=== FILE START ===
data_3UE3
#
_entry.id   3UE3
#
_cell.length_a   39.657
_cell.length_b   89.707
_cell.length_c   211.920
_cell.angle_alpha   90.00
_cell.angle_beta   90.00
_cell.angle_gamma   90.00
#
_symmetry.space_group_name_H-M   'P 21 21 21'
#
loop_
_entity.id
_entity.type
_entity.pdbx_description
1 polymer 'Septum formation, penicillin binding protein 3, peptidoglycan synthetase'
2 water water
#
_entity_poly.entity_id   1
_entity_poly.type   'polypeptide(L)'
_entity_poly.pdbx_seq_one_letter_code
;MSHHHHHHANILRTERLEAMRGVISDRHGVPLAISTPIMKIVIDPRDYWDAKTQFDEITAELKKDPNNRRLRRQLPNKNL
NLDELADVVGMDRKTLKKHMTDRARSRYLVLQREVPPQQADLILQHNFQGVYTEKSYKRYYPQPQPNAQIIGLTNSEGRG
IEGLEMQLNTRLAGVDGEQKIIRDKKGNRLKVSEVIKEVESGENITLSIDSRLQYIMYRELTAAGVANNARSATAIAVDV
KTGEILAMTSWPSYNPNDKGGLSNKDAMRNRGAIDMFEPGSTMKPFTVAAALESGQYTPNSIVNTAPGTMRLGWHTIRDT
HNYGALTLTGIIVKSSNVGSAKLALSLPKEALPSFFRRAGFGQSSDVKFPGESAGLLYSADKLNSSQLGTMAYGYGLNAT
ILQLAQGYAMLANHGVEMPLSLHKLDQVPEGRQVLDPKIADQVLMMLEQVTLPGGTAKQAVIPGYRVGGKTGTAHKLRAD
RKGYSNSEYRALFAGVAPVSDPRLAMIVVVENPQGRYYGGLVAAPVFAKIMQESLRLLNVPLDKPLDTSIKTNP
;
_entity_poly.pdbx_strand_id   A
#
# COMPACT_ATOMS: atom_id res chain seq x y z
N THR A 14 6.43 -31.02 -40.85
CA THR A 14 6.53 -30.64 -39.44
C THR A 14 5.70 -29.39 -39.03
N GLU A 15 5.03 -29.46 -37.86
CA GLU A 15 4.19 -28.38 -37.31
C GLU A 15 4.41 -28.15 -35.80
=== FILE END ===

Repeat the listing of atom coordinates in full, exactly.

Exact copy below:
data_3UE3
#
_entry.id   3UE3
#
_cell.length_a   39.657
_cell.length_b   89.707
_cell.length_c   211.920
_cell.angle_alpha   90.00
_cell.angle_beta   90.00
_cell.angle_gamma   90.00
#
_symmetry.space_group_name_H-M   'P 21 21 21'
#
loop_
_entity.id
_entity.type
_entity.pdbx_description
1 polymer 'Septum formation, penicillin binding protein 3, peptidoglycan synthetase'
2 water water
#
_entity_poly.entity_id   1
_entity_poly.type   'polypeptide(L)'
_entity_poly.pdbx_seq_one_letter_code
;MSHHHHHHANILRTERLEAMRGVISDRHGVPLAISTPIMKIVIDPRDYWDAKTQFDEITAELKKDPNNRRLRRQLPNKNL
NLDELADVVGMDRKTLKKHMTDRARSRYLVLQREVPPQQADLILQHNFQGVYTEKSYKRYYPQPQPNAQIIGLTNSEGRG
IEGLEMQLNTRLAGVDGEQKIIRDKKGNRLKVSEVIKEVESGENITLSIDSRLQYIMYRELTAAGVANNARSATAIAVDV
KTGEILAMTSWPSYNPNDKGGLSNKDAMRNRGAIDMFEPGSTMKPFTVAAALESGQYTPNSIVNTAPGTMRLGWHTIRDT
HNYGALTLTGIIVKSSNVGSAKLALSLPKEALPSFFRRAGFGQSSDVKFPGESAGLLYSADKLNSSQLGTMAYGYGLNAT
ILQLAQGYAMLANHGVEMPLSLHKLDQVPEGRQVLDPKIADQVLMMLEQVTLPGGTAKQAVIPGYRVGGKTGTAHKLRAD
RKGYSNSEYRALFAGVAPVSDPRLAMIVVVENPQGRYYGGLVAAPVFAKIMQESLRLLNVPLDKPLDTSIKTNP
;
_entity_poly.pdbx_strand_id   A
#
# COMPACT_ATOMS: atom_id res chain seq x y z
N THR A 14 6.43 -31.02 -40.85
CA THR A 14 6.53 -30.64 -39.44
C THR A 14 5.70 -29.39 -39.03
N GLU A 15 5.03 -29.46 -37.86
CA GLU A 15 4.19 -28.38 -37.31
C GLU A 15 4.41 -28.15 -35.80